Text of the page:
A simple, but hopefully nevertheless fairly comprehensive, demonstration of how to use the Alfred Bundler's Python wrapper in an Alfred workflow.
The Python wrapper can be found here. Currently, the most detailed documentation can be found in the wrapper's source code. This demo workflow is also very heavy on the comments.
This workflow uses the Alfred-Workflow library, which takes care of a lot of the mundane boilerplate of writing a workflow (XML generation, logging/debugging etc.), and also provides some cool features that might be useful for your workflow (fairly smart search, caching, settings, background tasks, simple web access and more).
When writing a workflow, you should strongly consider using one of the available libraries: they're typically thoroughly tested and take care of a lot of the boilerplate for you. You can concentrate on what your workflow needs to do, not what Alfred needs it to do.
A list of libraries available for various languages can be found on the Alfred forum.
Brief overview of the Bundler
The Bundler allows you to use a number of common workflow utilities to do add functionality to your workflow, such as showing notifications or dialog boxes for user input, using common OS X utilities (such as
cocoaDialog) without every author needing to include the utilities in their workflows.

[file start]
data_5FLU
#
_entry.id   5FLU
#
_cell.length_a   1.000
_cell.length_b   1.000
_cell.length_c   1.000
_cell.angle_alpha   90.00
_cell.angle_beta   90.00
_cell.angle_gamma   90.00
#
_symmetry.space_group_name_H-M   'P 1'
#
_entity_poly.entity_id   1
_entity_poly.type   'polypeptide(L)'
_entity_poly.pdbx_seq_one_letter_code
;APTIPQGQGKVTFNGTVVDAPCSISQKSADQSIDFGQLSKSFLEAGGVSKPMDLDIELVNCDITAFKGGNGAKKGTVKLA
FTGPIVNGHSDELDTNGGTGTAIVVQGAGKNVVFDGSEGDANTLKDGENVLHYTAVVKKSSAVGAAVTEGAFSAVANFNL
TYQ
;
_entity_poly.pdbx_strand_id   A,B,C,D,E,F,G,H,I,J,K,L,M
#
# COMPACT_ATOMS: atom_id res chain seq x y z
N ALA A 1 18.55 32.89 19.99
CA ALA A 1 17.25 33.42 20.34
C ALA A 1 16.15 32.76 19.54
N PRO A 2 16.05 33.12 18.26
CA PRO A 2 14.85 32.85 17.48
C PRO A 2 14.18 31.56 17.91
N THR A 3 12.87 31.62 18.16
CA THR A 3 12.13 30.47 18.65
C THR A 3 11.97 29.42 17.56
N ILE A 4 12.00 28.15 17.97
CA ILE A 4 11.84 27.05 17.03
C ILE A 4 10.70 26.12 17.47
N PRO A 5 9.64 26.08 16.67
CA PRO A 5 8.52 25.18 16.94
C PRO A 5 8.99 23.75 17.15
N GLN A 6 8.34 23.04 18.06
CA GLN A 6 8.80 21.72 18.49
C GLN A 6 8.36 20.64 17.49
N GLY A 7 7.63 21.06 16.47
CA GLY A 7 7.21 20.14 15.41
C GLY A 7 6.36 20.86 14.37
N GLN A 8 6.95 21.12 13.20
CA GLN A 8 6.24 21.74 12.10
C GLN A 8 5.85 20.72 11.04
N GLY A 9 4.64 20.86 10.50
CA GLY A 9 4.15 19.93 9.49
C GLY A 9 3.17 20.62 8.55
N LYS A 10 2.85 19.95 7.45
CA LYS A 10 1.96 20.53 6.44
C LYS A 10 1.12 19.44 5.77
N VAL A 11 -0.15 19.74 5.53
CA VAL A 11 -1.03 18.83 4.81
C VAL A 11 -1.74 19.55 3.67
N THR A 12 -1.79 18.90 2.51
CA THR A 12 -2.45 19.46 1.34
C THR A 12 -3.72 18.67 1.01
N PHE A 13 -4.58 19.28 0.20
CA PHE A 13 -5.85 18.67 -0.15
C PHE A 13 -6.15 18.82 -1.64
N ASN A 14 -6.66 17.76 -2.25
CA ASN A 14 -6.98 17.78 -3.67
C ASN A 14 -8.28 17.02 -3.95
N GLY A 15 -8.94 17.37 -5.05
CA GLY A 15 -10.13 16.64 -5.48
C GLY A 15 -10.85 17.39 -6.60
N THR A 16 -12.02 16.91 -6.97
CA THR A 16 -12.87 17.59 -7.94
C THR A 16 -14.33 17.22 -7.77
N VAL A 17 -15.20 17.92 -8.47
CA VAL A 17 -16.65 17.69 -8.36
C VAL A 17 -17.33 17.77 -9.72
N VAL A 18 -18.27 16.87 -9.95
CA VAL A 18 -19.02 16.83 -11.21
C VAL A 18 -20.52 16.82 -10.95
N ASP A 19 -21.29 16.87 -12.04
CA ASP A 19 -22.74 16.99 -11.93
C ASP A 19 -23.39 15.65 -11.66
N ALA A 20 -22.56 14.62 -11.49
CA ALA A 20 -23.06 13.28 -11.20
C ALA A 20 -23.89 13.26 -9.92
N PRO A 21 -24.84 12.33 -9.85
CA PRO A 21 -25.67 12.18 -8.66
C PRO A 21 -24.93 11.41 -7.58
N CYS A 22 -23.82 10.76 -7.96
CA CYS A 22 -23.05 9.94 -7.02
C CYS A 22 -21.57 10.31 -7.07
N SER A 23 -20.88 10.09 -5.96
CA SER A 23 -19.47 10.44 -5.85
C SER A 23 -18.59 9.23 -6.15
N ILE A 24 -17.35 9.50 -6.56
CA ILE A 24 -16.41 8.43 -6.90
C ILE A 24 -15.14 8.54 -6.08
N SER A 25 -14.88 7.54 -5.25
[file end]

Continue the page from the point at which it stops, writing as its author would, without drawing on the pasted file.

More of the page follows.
There is also an icon API that allows you access to ~1000 icons in the colour of your choice.
Finally, the Python version of the Bundler allows you to transparently install any Python libraries your workflow needs (using Pip and its requirements.txt) without the need to include large libraries with your workflow.
Overview of this Demo
The demo has three Alfred keywords:
bundleicons [<query>]— Show 5 random Font Awesome icons from the Bundler icon service. If
<query>is specified, show up to 5 icons matching
bundlecolour— Show a dialog so you can specify a different CSS colour for the icons shown by
bundleicons. (Be sure to try specifying an invalid colour.)
bundletime— Show the current time in a range of random timezones.
The functions are all fairly pointless, but they respectively show how to:
- Use the Bundler's icon API.
- Use the Pashua, cocoaDialog and terminal-notifier utilities.
- Automatically install and use an external Python library (in this case, pytz).
Please see the docstrings and comments in the source for a detailed explanation of how this demo and the Bundler work.
As well as demonstrating how to use
bundler.py, this workflow also shows one way you can structure your workflow code and contains some useful pointers on Unicode/text handling for coders who aren't very familiar with Python 2's somewhat finicky behaviour in this regard.
Full Bundler details
More information on the default utilities and the JSON file format for adding your own custom assets can be found on the Bundler homepage.
The complete documentation for the Python version is (currently) only available in the source code of the bundler.py wrapper.